National Association for Stock Car Auto Racing, better known as Nascar sends some adrenaline flowing. A stock car means the one which is available with the dealer for sale. It could also mean a racing car having the same chassis available with a normally available car. In that sense, Nascar car is not really a racing car, but the one which you drive on normal roads. But then the difference is of winning.

This difference of winning has snatched honesty of some of the people in the past. It had to be winning at any cost. Some of the prime examples of such tricks on Nascar circuit have been laid out to make your reading interesting and also to ‘enlighten’ you.

Initial years of early 50’s didn’t really offer much of a chance for tricksters to showcase their talent. However, some engine tuning used to take place. Nothing more than that.

The later ‘golden’ era changed some of this when strictly Stock Car banner was somehow stretched to racing. A smart driver had deployed a trick of reducing the weight of the car. He used to have loads of buckshot and get the car ‘passed’ during an inspection. He would then very innocuously drop it down with a simple mechanism, and no wonder, his car would canter away because of lower weight.

Then there was one, a legend of sorts, called Smokey. He still enjoys a reputation – he had lots of parts in the car which were illegal. He was called to remove those parts, which was duly done. Even the fuel tank was found to be out of ’specs’ sheet. Smokey was asked to remove that too, this too was complied with. Who knows really what & why this happened, he was asked to take his car out, without the tank. Smokey didn’t utter a word, and took the car away!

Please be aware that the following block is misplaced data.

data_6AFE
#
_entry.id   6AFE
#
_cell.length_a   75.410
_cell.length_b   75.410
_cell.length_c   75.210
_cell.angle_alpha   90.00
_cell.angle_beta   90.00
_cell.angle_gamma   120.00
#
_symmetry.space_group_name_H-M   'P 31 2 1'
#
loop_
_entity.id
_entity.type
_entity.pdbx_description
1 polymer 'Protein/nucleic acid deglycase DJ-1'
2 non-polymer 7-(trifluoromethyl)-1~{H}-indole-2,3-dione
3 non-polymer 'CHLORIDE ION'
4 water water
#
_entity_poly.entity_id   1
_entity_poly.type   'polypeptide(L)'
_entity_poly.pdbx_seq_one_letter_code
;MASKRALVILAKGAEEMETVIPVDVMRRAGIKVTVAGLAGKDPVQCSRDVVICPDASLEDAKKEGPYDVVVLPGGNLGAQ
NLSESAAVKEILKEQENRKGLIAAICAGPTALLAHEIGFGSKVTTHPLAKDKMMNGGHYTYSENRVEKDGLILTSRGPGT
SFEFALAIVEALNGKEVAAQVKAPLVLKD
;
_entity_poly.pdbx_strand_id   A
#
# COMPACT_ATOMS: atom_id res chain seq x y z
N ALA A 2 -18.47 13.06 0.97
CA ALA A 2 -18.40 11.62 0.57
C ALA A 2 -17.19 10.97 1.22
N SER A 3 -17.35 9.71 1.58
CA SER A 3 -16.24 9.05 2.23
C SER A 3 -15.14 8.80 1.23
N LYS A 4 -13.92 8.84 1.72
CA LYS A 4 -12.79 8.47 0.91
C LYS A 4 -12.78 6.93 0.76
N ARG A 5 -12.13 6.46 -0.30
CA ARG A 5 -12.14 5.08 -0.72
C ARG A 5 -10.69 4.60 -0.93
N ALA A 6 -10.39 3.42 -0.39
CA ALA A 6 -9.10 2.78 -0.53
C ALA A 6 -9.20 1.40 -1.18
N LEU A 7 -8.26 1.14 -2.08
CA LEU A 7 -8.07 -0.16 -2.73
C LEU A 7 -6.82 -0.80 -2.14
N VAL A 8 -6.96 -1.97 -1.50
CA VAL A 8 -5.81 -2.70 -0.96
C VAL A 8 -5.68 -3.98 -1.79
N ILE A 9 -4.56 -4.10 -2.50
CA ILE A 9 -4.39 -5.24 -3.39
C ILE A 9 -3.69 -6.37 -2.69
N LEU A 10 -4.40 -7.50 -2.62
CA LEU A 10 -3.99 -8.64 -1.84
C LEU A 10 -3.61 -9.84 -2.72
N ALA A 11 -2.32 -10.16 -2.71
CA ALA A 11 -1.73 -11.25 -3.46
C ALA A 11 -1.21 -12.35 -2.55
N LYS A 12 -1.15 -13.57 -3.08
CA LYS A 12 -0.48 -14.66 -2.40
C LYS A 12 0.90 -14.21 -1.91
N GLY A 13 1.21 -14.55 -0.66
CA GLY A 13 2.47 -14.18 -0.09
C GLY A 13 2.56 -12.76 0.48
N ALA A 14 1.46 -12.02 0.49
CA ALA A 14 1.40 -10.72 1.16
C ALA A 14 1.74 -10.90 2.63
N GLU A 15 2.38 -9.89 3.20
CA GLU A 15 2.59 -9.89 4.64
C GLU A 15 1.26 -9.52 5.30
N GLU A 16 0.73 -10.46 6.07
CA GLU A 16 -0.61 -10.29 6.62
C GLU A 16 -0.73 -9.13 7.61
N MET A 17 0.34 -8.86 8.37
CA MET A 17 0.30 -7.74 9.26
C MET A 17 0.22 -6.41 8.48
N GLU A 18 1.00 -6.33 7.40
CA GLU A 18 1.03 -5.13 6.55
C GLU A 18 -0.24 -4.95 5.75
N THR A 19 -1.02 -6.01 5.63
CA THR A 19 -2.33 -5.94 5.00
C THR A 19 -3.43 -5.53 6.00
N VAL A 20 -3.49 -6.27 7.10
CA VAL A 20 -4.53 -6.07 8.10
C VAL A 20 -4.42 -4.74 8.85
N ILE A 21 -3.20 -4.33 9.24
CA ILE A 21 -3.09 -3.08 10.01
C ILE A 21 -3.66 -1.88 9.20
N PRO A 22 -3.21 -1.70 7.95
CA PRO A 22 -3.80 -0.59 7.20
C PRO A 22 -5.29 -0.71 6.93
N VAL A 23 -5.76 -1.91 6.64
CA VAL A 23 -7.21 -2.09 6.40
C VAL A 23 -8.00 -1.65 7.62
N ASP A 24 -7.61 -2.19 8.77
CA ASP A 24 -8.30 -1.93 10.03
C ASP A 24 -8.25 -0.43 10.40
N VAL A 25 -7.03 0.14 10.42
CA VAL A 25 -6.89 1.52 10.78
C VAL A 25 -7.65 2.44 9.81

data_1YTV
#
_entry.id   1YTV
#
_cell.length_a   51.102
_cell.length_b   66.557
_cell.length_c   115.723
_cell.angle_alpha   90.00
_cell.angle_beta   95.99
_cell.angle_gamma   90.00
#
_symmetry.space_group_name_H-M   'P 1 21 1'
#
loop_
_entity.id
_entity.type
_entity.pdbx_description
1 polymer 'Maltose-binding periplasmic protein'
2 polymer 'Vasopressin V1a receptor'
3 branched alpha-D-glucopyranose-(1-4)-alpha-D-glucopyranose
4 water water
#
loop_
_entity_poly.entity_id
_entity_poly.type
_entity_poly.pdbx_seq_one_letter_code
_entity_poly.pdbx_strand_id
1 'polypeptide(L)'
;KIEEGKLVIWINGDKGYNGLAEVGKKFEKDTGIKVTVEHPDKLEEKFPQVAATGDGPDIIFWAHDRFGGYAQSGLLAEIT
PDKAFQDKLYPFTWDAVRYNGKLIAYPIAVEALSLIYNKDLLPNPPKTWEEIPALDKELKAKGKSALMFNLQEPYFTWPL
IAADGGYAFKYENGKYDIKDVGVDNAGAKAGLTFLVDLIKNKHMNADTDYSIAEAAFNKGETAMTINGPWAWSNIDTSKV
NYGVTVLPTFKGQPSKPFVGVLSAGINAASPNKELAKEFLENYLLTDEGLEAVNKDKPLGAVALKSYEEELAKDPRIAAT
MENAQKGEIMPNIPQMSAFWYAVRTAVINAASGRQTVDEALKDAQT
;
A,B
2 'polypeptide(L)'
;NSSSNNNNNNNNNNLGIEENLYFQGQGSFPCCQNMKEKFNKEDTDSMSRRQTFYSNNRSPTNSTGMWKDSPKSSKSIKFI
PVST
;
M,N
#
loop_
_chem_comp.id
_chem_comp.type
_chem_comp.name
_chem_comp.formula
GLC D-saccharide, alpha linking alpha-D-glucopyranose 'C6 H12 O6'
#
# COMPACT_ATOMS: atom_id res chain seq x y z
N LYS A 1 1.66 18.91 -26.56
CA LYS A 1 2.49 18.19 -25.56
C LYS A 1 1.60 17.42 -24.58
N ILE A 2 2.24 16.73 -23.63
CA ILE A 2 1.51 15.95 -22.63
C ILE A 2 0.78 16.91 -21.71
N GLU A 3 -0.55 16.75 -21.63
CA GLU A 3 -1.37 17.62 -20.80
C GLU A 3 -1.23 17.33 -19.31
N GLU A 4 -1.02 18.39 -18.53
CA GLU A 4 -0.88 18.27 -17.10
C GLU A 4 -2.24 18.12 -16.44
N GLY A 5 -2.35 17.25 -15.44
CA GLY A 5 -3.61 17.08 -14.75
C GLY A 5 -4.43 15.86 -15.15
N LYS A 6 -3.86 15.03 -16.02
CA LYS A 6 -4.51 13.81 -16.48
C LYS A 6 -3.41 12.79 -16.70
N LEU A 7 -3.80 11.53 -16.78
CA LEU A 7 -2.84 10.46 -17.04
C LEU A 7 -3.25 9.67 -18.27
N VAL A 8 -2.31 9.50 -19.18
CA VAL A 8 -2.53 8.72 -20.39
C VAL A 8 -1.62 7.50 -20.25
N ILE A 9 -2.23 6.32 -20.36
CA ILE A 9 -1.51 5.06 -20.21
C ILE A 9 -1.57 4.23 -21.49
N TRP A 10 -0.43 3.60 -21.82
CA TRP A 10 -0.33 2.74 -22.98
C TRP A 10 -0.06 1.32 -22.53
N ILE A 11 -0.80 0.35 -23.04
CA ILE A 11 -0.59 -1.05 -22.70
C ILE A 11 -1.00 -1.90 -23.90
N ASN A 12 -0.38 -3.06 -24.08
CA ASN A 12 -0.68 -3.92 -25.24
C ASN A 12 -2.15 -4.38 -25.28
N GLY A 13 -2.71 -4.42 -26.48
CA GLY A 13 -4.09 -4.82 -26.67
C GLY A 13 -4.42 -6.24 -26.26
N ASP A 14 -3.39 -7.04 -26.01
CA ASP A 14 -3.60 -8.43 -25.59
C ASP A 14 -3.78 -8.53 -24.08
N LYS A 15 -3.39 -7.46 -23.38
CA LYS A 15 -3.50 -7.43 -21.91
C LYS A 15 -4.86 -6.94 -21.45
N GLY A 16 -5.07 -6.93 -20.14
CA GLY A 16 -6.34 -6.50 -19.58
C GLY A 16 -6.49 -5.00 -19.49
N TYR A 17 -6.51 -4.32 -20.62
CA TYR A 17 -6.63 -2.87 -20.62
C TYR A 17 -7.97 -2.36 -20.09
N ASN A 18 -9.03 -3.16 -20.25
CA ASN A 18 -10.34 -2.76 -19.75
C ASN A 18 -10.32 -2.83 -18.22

Smokey is credited with yet another ‘innovation’. While being checked for adherence to specifications, each on the inspection team had a feeling that something was wrong, but nobody could really find out. It was known only when his car was compared to that available in the showroom. It was found that his car was made to be 13% smaller than the commercially available car. This reduction in size would have given tremendous advantage to Smokey – the car would have been much superior aerodynamically, and thereby zip ahead of others.

And now comes daddy of all the tricks as heard from storytellers – one driver actually had a small tank containing nitrous oxide. It was so beautifully camouflaged that no inspector could ever find it. A small pipe was used to inject this oxide in the combustion, and this pipe was disguised as a fuel pipe. Of course, the truth never was and will be found out.

Now the times have changed. Nascar has become stricter than ever it was. Penalties have been heavier than before, and most important – it is now difficult to race ahead of its inspection team, which rather used to be not so difficult.